In the first half, USC's defense did keep UCLA from getting a field goal for about a 9-minute period, but amazingly enough UCLA was still relatively in the game, trailing by just 31-25 with about two minutes left in the half. In other words, it could have been much worse. USC wasn't very efficient on its offensive end of the court itself. That is, until USC then went on a blur of a 12-0 run the last two minutes of the half (scoring 8 points in less than a minute), to go up 43-25 at the break. With the way UCLA was playing – unable to hit open shots and turning the ball over on offense and playing slow, inactive defense – it did seem just like a matter of time before a run like this happened. UCLA almost managed to avoid it and get into halftime, but all it took was the last two minutes of the half for it to implode.

So many fans are asking – how can UCLA play so badly in the first half like it did? It's actually not that difficult of a question to answer. First, basketball is a game of chance. The ball can bounce in a number of different ways. Sometimes it bounces in your favor and other times it doesn't. But you then also have to play the odds against those elements of chance. If you play good defense, sure, you'll lose some games. Hey, again, chance is involved, and even when playing good defense the ball can bounce against you. But good defense increases the odds in your favor. More often than not you'll win if you play good defense or, at the very least, be in a position to win. And sometimes playing good defense you'll win games you have no right to win.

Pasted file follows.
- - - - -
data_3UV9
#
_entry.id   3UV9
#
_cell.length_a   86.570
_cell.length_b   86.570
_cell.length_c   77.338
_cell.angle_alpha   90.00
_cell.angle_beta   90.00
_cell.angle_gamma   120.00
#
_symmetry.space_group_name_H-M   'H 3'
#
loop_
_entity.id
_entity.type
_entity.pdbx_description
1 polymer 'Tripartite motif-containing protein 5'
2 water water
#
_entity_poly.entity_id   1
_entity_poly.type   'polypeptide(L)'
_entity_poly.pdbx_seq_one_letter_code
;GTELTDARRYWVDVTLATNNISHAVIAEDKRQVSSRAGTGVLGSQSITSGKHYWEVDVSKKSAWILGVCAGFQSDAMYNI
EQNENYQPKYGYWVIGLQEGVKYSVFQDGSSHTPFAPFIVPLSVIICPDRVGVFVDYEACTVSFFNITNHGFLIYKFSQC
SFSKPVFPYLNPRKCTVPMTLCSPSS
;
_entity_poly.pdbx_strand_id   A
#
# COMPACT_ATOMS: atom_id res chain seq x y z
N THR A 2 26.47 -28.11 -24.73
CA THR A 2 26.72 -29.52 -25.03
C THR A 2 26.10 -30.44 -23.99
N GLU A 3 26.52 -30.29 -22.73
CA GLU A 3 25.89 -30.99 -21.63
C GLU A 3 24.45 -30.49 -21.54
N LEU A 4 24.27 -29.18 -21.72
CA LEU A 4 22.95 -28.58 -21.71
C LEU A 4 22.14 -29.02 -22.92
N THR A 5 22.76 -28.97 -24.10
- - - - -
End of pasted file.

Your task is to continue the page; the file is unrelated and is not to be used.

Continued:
In the first half of this game, UCLA wasn't playing good defense, but was still in the game up until that run in the last two minutes merely because of chance. USC, luckily, wasn't a team capable of really taking advantage of it as much as they could have. USC should have been up by 30+ at the end of the first half. But, as it proves out, the odds quite often will play out against you, as they did in the last two minutes.

UCLA's first-half defense consisted of poor on-the-ball defending and particularly some bad switching on screens. The Bruins just look lazy switching on screens, at least in the first half, with the personnel that played in those first 20 minutes.

And offensively, it wasn't USC's zone defense that shut down UCLA's offense. USC's zone was very poor. UCLA had open looks and open lanes to the basket, they just couldn't convert. Then, if you combine a team collectively shooting poorly along with Brian Morrison out of control and turning the ball over, you have the makings of a pretty unproductive offense.

But even so, even if you concede UCLA's turnovers in the first half, even those made by Jordan Farmar in those last two minutes, what it comes down to mostly is that UCLA lives or dies by chance – by whether it is "on" in its shooting. While UCLA did force a few shots, UCLA had many open looks in that first half and just couldn't knock them down. If it makes those shots, it's a different first half. UCLA probably starts playing better defense earlier, USC starts breaking down earlier, and USC doesn't go on its two-minute run.